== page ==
A Case In Point

Judith* has diabetes, vascular disease, high blood pressure and high cholesterol. She enrolled in KnovaSolutions when her doctor retired and needed help finding a new one. When Judith said she sometimes felt dizzy, was often fatigued, and was tired of taking so many pills, her KnovaSolutions nurse and pharmacist performed a medication review and discussed their concerns with her. Judith admitted she couldn’t remember the reasons for starting several of her medications. Along with her list of 17 medications (and a few supplements), Judith took a list of questions that she and her nurse had prepared to her first appointment with the new provider. The new doctor agreed that change would be beneficial.

Judith’s story is a good example of “what was good then may not be now.” After her doctor’s review and a transition period, Judith stopped taking five medications, reduced the dose of two, substituted one medication with an over-the-counter (OTC) option, and stopped one supplement that her doctor felt would be safer not to take. Judith told her KnovaSolutions nurse, “The oddest thing that I discovered from my desprescribing process is that one of the medications I stopped was prescribed to treat the side effects caused by one of the other drugs I stopped. I’m so glad you and my doctor helped me!”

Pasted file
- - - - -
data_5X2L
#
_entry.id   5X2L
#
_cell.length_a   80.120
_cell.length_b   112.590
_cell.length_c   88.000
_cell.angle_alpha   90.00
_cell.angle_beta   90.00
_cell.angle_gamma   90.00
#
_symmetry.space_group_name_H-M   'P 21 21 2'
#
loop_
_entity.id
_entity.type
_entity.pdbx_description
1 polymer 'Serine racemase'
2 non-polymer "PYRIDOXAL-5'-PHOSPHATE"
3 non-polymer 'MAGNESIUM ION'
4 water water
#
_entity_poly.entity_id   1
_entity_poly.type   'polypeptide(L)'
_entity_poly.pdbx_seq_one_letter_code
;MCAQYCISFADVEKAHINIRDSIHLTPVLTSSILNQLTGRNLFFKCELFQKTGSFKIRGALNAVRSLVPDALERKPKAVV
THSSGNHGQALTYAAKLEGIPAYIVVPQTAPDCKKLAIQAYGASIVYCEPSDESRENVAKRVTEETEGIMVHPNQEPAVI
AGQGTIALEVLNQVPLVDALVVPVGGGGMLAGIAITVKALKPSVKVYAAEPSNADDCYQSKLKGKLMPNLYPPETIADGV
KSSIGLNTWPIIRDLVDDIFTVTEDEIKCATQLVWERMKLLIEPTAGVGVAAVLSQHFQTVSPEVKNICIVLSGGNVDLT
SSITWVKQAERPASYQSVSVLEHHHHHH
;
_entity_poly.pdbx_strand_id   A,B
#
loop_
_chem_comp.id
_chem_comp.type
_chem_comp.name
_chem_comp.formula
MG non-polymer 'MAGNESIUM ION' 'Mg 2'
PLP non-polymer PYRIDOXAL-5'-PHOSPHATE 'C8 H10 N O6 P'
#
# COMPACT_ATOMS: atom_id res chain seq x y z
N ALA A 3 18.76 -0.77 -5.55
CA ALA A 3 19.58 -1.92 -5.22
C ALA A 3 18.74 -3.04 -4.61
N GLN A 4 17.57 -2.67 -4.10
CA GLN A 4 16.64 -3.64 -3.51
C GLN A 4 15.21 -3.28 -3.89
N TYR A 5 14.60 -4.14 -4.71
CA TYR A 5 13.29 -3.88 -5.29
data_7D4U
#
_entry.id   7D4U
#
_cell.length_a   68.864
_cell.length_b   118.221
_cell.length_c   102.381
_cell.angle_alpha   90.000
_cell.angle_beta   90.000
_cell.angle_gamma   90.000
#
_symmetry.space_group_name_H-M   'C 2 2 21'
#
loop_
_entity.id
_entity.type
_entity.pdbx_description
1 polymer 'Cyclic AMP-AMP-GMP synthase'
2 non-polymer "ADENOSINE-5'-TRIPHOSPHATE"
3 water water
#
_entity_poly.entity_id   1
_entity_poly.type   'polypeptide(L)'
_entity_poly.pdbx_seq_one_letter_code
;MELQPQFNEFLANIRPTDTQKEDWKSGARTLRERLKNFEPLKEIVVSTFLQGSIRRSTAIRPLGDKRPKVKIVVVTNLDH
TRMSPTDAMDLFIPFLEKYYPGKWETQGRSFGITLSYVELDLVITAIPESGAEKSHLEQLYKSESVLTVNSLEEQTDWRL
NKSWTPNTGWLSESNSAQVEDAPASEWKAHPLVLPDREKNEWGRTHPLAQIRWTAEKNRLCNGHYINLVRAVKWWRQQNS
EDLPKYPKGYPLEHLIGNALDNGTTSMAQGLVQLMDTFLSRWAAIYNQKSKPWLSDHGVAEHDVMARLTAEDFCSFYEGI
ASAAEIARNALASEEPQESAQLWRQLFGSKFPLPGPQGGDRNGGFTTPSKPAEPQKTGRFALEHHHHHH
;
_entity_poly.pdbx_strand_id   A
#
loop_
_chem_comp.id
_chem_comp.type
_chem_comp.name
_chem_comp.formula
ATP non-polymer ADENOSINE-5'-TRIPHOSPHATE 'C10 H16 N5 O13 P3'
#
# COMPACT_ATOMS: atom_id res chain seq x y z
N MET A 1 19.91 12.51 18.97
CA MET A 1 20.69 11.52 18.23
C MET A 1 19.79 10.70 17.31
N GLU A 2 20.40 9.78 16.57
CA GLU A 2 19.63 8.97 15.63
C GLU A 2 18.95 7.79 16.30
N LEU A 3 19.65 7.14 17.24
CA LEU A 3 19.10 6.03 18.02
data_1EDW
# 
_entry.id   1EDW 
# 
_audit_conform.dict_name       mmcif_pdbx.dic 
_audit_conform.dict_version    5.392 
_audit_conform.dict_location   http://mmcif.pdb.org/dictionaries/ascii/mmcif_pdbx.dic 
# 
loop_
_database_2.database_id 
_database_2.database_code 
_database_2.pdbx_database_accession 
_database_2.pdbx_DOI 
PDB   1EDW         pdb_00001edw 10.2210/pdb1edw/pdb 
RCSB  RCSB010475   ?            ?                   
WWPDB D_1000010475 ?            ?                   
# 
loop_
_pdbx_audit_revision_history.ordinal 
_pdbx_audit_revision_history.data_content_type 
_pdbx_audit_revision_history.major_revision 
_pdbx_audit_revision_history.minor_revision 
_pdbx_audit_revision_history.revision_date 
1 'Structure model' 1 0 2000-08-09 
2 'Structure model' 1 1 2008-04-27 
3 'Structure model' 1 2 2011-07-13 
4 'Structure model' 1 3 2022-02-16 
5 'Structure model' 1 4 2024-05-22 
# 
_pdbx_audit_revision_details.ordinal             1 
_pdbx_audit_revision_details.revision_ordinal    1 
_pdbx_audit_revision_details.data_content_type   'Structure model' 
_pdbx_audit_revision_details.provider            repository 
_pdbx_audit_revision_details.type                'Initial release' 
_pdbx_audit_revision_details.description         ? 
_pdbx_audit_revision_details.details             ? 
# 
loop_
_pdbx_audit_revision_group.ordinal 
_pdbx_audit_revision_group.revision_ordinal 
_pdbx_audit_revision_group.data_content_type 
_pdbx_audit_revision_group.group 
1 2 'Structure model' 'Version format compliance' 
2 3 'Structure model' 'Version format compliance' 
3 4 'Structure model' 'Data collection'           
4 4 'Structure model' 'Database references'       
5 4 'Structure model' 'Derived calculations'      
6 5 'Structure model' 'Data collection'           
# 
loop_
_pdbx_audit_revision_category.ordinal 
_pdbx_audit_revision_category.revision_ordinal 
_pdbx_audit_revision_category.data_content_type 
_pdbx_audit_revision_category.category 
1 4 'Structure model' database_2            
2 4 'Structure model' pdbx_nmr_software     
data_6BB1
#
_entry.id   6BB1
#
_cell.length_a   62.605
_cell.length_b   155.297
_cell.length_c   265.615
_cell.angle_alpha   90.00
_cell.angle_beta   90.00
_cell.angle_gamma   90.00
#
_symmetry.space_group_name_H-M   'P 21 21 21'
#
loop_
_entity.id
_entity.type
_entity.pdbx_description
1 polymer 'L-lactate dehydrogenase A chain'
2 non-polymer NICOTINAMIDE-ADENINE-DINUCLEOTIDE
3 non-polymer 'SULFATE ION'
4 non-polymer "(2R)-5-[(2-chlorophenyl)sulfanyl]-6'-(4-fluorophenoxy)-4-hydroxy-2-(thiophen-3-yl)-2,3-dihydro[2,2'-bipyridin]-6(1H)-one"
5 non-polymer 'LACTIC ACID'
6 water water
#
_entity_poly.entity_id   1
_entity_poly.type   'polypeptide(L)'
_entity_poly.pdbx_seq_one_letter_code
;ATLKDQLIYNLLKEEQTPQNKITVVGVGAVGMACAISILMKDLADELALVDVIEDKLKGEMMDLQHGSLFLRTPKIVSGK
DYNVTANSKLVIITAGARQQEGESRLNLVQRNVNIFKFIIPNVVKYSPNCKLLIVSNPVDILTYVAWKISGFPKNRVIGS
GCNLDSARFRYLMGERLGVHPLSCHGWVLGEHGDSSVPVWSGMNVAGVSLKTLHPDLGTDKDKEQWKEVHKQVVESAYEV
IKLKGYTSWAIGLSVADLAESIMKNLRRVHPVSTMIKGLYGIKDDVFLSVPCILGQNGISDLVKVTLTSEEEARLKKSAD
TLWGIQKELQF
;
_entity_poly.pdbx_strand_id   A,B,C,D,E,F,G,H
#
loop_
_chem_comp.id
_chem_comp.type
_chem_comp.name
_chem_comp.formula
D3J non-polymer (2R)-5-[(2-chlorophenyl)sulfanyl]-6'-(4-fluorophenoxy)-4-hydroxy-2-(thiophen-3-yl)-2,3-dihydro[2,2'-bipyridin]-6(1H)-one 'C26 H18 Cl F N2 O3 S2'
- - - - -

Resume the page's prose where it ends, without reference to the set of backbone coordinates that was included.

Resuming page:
“The oddest thing that I discovered from my deprescribing process is that one of the medications I stopped was prescribed to treat the side effects caused by one of the other drugs I stopped.”

—Judith*

*Name changed for privacy

 

A Careful Process

The process of deprescribing should always be closely monitored by a provider who knows your medical history and conditions well. Deciding what to change is complicated, and depends upon your current health status, symptoms and personal preferences. Here are some things to consider:

  • OTC medications, nutritional supplements, vitamins and herbal remedies can sometimes interact with prescription medications and/or cause side effects that are mistaken as new symptoms. Therefore, it is important to give your provider a complete list of your medicines and supplements. Also, it is important to be honest if you do not take prescribed medications as instructed (for any reason, such as they are too expensive, you never started them to begin with, you don’t like how it makes you feel, etc.).